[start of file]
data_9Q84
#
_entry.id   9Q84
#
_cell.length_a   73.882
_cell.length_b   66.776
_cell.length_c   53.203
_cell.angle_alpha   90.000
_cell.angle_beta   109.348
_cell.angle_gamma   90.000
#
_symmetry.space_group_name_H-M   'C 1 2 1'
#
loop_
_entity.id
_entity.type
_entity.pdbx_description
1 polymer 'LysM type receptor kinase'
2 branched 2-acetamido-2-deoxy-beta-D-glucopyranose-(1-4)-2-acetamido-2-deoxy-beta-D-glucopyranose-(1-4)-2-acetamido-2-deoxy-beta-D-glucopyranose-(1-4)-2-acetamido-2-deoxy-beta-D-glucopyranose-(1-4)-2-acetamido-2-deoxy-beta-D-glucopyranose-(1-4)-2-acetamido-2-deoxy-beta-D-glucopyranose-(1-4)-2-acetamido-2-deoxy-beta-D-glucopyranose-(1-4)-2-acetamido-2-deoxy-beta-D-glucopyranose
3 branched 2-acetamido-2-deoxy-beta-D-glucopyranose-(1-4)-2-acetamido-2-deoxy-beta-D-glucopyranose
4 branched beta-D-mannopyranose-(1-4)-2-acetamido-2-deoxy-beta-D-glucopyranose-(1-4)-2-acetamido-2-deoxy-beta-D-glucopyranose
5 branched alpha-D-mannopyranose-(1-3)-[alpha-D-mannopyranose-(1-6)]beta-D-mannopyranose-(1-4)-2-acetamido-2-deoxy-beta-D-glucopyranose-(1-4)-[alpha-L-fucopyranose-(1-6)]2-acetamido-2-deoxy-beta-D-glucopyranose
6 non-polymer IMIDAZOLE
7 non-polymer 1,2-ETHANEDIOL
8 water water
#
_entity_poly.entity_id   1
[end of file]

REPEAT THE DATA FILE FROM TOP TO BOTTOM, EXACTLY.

data_9Q84
#
_entry.id   9Q84
#
_cell.length_a   73.882
_cell.length_b   66.776
_cell.length_c   53.203
_cell.angle_alpha   90.000
_cell.angle_beta   109.348
_cell.angle_gamma   90.000
#
_symmetry.space_group_name_H-M   'C 1 2 1'
#
loop_
_entity.id
_entity.type
_entity.pdbx_description
1 polymer 'LysM type receptor kinase'
2 branched 2-acetamido-2-deoxy-beta-D-glucopyranose-(1-4)-2-acetamido-2-deoxy-beta-D-glucopyranose-(1-4)-2-acetamido-2-deoxy-beta-D-glucopyranose-(1-4)-2-acetamido-2-deoxy-beta-D-glucopyranose-(1-4)-2-acetamido-2-deoxy-beta-D-glucopyranose-(1-4)-2-acetamido-2-deoxy-beta-D-glucopyranose-(1-4)-2-acetamido-2-deoxy-beta-D-glucopyranose-(1-4)-2-acetamido-2-deoxy-beta-D-glucopyranose
3 branched 2-acetamido-2-deoxy-beta-D-glucopyranose-(1-4)-2-acetamido-2-deoxy-beta-D-glucopyranose
4 branched beta-D-mannopyranose-(1-4)-2-acetamido-2-deoxy-beta-D-glucopyranose-(1-4)-2-acetamido-2-deoxy-beta-D-glucopyranose
5 branched alpha-D-mannopyranose-(1-3)-[alpha-D-mannopyranose-(1-6)]beta-D-mannopyranose-(1-4)-2-acetamido-2-deoxy-beta-D-glucopyranose-(1-4)-[alpha-L-fucopyranose-(1-6)]2-acetamido-2-deoxy-beta-D-glucopyranose
6 non-polymer IMIDAZOLE
7 non-polymer 1,2-ETHANEDIOL
8 water water
#
_entity_poly.entity_id   1